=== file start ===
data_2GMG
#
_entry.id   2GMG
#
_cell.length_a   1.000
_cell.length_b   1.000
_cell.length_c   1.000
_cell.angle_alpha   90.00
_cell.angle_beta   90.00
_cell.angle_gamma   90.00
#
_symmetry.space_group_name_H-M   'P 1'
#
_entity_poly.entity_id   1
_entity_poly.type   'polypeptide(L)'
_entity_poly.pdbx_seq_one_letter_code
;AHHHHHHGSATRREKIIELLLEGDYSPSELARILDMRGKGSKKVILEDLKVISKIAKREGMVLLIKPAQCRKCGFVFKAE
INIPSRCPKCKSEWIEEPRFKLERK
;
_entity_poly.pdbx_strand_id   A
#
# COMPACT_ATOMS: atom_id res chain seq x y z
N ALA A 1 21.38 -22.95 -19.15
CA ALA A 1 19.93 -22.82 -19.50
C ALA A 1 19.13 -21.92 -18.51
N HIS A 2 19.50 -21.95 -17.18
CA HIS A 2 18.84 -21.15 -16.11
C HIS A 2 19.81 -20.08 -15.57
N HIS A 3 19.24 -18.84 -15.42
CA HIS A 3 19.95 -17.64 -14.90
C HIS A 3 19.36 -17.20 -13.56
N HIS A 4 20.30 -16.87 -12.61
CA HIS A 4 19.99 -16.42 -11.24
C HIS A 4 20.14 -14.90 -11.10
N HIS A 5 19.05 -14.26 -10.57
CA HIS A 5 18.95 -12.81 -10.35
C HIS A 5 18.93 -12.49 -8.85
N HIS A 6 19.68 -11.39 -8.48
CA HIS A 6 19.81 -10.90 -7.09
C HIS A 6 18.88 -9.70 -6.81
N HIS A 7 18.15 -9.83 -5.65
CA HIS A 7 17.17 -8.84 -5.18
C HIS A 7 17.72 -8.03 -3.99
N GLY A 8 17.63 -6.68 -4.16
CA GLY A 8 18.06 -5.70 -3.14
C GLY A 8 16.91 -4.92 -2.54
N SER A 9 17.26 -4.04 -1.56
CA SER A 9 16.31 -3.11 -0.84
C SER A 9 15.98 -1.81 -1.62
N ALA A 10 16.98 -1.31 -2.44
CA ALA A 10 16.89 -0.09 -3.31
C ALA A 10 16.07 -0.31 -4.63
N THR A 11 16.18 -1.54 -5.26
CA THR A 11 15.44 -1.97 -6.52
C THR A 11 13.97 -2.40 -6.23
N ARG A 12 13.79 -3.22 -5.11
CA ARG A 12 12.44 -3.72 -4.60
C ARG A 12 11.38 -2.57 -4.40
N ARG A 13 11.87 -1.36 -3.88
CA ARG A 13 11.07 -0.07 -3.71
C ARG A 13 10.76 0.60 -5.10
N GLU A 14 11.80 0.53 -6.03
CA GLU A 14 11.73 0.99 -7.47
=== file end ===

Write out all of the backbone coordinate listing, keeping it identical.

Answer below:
data_2GMG
#
_entry.id   2GMG
#
_cell.length_a   1.000
_cell.length_b   1.000
_cell.length_c   1.000
_cell.angle_alpha   90.00
_cell.angle_beta   90.00
_cell.angle_gamma   90.00
#
_symmetry.space_group_name_H-M   'P 1'
#
_entity_poly.entity_id   1
_entity_poly.type   'polypeptide(L)'
_entity_poly.pdbx_seq_one_letter_code
;AHHHHHHGSATRREKIIELLLEGDYSPSELARILDMRGKGSKKVILEDLKVISKIAKREGMVLLIKPAQCRKCGFVFKAE
INIPSRCPKCKSEWIEEPRFKLERK
;
_entity_poly.pdbx_strand_id   A
#
# COMPACT_ATOMS: atom_id res chain seq x y z
N ALA A 1 21.38 -22.95 -19.15
CA ALA A 1 19.93 -22.82 -19.50
C ALA A 1 19.13 -21.92 -18.51
N HIS A 2 19.50 -21.95 -17.18
CA HIS A 2 18.84 -21.15 -16.11
C HIS A 2 19.81 -20.08 -15.57
N HIS A 3 19.24 -18.84 -15.42
CA HIS A 3 19.95 -17.64 -14.90
C HIS A 3 19.36 -17.20 -13.56
N HIS A 4 20.30 -16.87 -12.61
CA HIS A 4 19.99 -16.42 -11.24
C HIS A 4 20.14 -14.90 -11.10
N HIS A 5 19.05 -14.26 -10.57
CA HIS A 5 18.95 -12.81 -10.35
C HIS A 5 18.93 -12.49 -8.85
N HIS A 6 19.68 -11.39 -8.48
CA HIS A 6 19.81 -10.90 -7.09
C HIS A 6 18.88 -9.70 -6.81
N HIS A 7 18.15 -9.83 -5.65
CA HIS A 7 17.17 -8.84 -5.18
C HIS A 7 17.72 -8.03 -3.99
N GLY A 8 17.63 -6.68 -4.16
CA GLY A 8 18.06 -5.70 -3.14
C GLY A 8 16.91 -4.92 -2.54
N SER A 9 17.26 -4.04 -1.56
CA SER A 9 16.31 -3.11 -0.84
C SER A 9 15.98 -1.81 -1.62
N ALA A 10 16.98 -1.31 -2.44
CA ALA A 10 16.89 -0.09 -3.31
C ALA A 10 16.07 -0.31 -4.63
N THR A 11 16.18 -1.54 -5.26
CA THR A 11 15.44 -1.97 -6.52
C THR A 11 13.97 -2.40 -6.23
N ARG A 12 13.79 -3.22 -5.11
CA ARG A 12 12.44 -3.72 -4.60
C ARG A 12 11.38 -2.57 -4.40
N ARG A 13 11.87 -1.36 -3.88
CA ARG A 13 11.07 -0.07 -3.71
C ARG A 13 10.76 0.60 -5.10
N GLU A 14 11.80 0.53 -6.03
CA GLU A 14 11.73 0.99 -7.47